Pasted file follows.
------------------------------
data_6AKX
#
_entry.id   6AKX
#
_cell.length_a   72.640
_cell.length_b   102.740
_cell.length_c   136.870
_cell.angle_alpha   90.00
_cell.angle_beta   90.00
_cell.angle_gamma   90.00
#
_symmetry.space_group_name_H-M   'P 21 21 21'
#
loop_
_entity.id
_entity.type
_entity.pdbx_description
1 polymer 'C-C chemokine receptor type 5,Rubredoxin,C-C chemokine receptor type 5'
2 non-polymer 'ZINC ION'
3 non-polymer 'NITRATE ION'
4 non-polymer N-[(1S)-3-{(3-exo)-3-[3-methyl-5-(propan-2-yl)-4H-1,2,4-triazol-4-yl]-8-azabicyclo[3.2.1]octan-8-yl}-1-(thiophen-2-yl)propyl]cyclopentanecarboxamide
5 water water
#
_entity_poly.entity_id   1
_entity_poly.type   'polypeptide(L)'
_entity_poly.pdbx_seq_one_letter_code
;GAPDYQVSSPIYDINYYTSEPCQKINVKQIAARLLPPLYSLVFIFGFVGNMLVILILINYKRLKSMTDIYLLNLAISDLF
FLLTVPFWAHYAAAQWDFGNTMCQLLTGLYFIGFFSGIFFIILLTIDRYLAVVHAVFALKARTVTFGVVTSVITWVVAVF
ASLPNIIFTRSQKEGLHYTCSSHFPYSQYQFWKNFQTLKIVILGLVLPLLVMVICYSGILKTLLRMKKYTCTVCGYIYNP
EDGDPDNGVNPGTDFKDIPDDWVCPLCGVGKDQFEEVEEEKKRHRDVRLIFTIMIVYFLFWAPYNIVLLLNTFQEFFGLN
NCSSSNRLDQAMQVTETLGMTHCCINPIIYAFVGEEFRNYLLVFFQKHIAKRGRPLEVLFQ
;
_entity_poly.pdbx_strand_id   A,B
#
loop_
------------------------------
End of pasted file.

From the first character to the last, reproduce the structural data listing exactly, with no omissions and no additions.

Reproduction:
data_6AKX
#
_entry.id   6AKX
#
_cell.length_a   72.640
_cell.length_b   102.740
_cell.length_c   136.870
_cell.angle_alpha   90.00
_cell.angle_beta   90.00
_cell.angle_gamma   90.00
#
_symmetry.space_group_name_H-M   'P 21 21 21'
#
loop_
_entity.id
_entity.type
_entity.pdbx_description
1 polymer 'C-C chemokine receptor type 5,Rubredoxin,C-C chemokine receptor type 5'
2 non-polymer 'ZINC ION'
3 non-polymer 'NITRATE ION'
4 non-polymer N-[(1S)-3-{(3-exo)-3-[3-methyl-5-(propan-2-yl)-4H-1,2,4-triazol-4-yl]-8-azabicyclo[3.2.1]octan-8-yl}-1-(thiophen-2-yl)propyl]cyclopentanecarboxamide
5 water water
#
_entity_poly.entity_id   1
_entity_poly.type   'polypeptide(L)'
_entity_poly.pdbx_seq_one_letter_code
;GAPDYQVSSPIYDINYYTSEPCQKINVKQIAARLLPPLYSLVFIFGFVGNMLVILILINYKRLKSMTDIYLLNLAISDLF
FLLTVPFWAHYAAAQWDFGNTMCQLLTGLYFIGFFSGIFFIILLTIDRYLAVVHAVFALKARTVTFGVVTSVITWVVAVF
ASLPNIIFTRSQKEGLHYTCSSHFPYSQYQFWKNFQTLKIVILGLVLPLLVMVICYSGILKTLLRMKKYTCTVCGYIYNP
EDGDPDNGVNPGTDFKDIPDDWVCPLCGVGKDQFEEVEEEKKRHRDVRLIFTIMIVYFLFWAPYNIVLLLNTFQEFFGLN
NCSSSNRLDQAMQVTETLGMTHCCINPIIYAFVGEEFRNYLLVFFQKHIAKRGRPLEVLFQ
;
_entity_poly.pdbx_strand_id   A,B
#
loop_